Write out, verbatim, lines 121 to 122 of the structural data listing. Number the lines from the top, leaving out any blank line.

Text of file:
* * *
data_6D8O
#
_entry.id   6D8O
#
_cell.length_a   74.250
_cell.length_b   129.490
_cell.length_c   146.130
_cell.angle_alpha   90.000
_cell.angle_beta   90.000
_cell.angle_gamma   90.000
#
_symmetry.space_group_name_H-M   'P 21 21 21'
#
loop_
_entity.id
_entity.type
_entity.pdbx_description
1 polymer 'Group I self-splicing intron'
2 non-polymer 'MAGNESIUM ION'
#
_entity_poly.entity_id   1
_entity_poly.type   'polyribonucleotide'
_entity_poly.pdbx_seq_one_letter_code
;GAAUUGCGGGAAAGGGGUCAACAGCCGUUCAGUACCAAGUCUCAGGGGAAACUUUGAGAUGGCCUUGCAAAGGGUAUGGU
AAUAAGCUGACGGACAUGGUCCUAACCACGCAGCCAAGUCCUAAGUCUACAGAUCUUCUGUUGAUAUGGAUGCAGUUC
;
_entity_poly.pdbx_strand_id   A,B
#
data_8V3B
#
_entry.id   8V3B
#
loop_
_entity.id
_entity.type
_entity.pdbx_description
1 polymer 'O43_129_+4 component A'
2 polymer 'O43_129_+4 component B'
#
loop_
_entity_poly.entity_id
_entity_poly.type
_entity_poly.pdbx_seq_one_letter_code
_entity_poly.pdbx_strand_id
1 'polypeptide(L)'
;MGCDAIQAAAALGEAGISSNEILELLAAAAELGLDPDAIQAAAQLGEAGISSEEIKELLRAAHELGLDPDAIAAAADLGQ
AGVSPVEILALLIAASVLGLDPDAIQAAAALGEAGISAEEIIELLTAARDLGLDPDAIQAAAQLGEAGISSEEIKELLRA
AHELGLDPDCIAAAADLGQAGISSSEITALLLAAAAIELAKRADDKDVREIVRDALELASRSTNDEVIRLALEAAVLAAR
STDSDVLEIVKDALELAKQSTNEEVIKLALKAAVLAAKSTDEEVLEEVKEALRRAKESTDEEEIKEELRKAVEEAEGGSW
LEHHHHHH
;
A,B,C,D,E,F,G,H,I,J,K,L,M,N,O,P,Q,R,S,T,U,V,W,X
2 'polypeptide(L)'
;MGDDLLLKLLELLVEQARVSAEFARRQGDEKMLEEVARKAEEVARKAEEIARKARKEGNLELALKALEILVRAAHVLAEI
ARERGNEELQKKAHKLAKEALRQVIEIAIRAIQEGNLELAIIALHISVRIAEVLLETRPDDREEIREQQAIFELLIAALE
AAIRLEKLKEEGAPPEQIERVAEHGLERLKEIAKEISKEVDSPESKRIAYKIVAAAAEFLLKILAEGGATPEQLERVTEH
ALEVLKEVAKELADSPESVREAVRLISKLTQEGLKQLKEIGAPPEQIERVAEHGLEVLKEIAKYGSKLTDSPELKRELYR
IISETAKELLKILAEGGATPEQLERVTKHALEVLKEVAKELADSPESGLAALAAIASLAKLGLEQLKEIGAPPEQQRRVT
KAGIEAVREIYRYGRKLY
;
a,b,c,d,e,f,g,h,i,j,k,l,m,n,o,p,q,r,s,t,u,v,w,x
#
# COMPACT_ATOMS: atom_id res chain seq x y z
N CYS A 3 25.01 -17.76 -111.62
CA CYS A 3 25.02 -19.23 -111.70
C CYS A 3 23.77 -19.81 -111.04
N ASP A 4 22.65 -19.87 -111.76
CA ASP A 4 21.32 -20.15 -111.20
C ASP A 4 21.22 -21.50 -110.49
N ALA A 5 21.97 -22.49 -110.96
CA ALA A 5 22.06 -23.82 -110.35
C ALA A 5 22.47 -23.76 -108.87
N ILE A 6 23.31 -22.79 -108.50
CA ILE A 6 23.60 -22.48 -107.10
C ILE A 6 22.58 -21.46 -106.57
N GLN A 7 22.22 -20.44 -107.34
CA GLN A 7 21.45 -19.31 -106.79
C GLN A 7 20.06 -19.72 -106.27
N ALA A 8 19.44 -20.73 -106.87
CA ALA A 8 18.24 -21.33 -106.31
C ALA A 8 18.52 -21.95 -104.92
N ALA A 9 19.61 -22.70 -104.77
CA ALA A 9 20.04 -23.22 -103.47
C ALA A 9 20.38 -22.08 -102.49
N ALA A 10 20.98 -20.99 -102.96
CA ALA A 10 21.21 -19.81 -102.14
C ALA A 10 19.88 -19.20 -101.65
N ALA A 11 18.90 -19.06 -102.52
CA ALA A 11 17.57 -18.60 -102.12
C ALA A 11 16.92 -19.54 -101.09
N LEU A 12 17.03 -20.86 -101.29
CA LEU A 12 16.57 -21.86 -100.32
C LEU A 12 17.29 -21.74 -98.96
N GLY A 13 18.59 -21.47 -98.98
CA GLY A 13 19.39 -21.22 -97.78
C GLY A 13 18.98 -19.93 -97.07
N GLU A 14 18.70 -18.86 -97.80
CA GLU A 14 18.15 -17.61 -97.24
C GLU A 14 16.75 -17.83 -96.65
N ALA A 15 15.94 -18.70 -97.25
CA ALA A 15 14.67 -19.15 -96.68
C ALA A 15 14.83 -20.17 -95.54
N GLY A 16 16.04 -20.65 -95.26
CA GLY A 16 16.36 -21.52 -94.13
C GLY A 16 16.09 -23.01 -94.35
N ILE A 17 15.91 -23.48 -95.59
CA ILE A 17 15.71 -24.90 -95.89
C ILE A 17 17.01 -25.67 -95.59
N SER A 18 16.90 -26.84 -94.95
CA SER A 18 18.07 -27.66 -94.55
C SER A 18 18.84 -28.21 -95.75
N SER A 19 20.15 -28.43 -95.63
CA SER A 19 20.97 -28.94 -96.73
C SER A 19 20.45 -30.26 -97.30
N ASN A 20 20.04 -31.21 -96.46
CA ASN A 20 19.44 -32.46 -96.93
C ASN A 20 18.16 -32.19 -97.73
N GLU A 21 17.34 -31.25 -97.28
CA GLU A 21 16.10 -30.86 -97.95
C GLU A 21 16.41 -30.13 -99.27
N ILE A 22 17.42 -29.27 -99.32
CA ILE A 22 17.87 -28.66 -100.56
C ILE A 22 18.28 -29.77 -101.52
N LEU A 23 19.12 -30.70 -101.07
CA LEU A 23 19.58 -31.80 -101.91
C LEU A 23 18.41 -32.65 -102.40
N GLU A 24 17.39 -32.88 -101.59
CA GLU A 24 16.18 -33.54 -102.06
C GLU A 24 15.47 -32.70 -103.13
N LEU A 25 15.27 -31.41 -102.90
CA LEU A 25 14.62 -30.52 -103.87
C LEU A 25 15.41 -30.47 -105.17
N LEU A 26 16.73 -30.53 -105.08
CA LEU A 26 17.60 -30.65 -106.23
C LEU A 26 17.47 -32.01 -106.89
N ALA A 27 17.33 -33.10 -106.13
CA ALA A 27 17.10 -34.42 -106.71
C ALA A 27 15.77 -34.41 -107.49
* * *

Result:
N ILE A 22 17.42 -29.27 -99.32
CA ILE A 22 17.87 -28.66 -100.56